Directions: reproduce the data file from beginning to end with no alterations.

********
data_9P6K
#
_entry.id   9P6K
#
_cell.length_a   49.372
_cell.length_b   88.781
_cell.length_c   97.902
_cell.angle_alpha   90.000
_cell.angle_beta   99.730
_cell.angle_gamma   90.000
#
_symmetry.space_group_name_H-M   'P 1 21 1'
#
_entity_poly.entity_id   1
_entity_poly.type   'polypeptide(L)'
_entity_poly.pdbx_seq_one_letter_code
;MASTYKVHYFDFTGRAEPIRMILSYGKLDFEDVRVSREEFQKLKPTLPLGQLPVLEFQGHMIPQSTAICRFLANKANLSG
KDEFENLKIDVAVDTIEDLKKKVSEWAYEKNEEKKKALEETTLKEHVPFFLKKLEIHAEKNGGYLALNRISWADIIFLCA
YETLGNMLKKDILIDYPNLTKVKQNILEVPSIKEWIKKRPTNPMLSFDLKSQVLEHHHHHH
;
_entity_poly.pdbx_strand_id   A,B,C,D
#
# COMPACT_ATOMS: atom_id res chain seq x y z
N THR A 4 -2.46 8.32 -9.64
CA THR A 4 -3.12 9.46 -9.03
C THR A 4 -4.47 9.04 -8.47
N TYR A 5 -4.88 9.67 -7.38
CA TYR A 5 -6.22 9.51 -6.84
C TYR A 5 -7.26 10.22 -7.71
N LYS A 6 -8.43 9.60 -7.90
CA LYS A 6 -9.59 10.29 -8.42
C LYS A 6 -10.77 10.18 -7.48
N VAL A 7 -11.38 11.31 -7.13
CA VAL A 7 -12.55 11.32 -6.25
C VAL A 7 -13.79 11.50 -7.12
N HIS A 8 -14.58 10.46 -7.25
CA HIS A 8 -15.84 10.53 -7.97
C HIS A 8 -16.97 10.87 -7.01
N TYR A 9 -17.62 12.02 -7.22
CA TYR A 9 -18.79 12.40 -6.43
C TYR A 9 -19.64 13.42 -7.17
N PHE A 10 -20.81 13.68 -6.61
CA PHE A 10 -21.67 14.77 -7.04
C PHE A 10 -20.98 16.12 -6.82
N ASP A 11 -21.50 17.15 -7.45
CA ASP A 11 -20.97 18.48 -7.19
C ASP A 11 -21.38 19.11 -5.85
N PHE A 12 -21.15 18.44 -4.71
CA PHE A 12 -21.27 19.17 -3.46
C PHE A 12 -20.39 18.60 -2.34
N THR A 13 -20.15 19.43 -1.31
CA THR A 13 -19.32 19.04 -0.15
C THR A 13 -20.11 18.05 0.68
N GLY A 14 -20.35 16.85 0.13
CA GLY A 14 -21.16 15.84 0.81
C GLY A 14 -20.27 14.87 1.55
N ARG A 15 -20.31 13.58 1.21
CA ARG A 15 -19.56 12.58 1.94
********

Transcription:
data_9P6K
#
_entry.id   9P6K
#
_cell.length_a   49.372
_cell.length_b   88.781
_cell.length_c   97.902
_cell.angle_alpha   90.000
_cell.angle_beta   99.730
_cell.angle_gamma   90.000
#
_symmetry.space_group_name_H-M   'P 1 21 1'
#
_entity_poly.entity_id   1
_entity_poly.type   'polypeptide(L)'
_entity_poly.pdbx_seq_one_letter_code
;MASTYKVHYFDFTGRAEPIRMILSYGKLDFEDVRVSREEFQKLKPTLPLGQLPVLEFQGHMIPQSTAICRFLANKANLSG
KDEFENLKIDVAVDTIEDLKKKVSEWAYEKNEEKKKALEETTLKEHVPFFLKKLEIHAEKNGGYLALNRISWADIIFLCA
YETLGNMLKKDILIDYPNLTKVKQNILEVPSIKEWIKKRPTNPMLSFDLKSQVLEHHHHHH
;
_entity_poly.pdbx_strand_id   A,B,C,D
#
# COMPACT_ATOMS: atom_id res chain seq x y z
N THR A 4 -2.46 8.32 -9.64
CA THR A 4 -3.12 9.46 -9.03
C THR A 4 -4.47 9.04 -8.47
N TYR A 5 -4.88 9.67 -7.38
CA TYR A 5 -6.22 9.51 -6.84
C TYR A 5 -7.26 10.22 -7.71
N LYS A 6 -8.43 9.60 -7.90
CA LYS A 6 -9.59 10.29 -8.42
C LYS A 6 -10.77 10.18 -7.48
N VAL A 7 -11.38 11.31 -7.13
CA VAL A 7 -12.55 11.32 -6.25
C VAL A 7 -13.79 11.50 -7.12
N HIS A 8 -14.58 10.46 -7.25
CA HIS A 8 -15.84 10.53 -7.97
C HIS A 8 -16.97 10.87 -7.01
N TYR A 9 -17.62 12.02 -7.22
CA TYR A 9 -18.79 12.40 -6.43
C TYR A 9 -19.64 13.42 -7.17
N PHE A 10 -20.81 13.68 -6.61
CA PHE A 10 -21.67 14.77 -7.04
C PHE A 10 -20.98 16.12 -6.82
N ASP A 11 -21.50 17.15 -7.45
CA ASP A 11 -20.97 18.48 -7.19
C ASP A 11 -21.38 19.11 -5.85
N PHE A 12 -21.15 18.44 -4.71
CA PHE A 12 -21.27 19.17 -3.46
C PHE A 12 -20.39 18.60 -2.34
N THR A 13 -20.15 19.43 -1.31
CA THR A 13 -19.32 19.04 -0.15
C THR A 13 -20.11 18.05 0.68
N GLY A 14 -20.35 16.85 0.13
CA GLY A 14 -21.16 15.84 0.81
C GLY A 14 -20.27 14.87 1.55
N ARG A 15 -20.31 13.58 1.21
CA ARG A 15 -19.56 12.58 1.94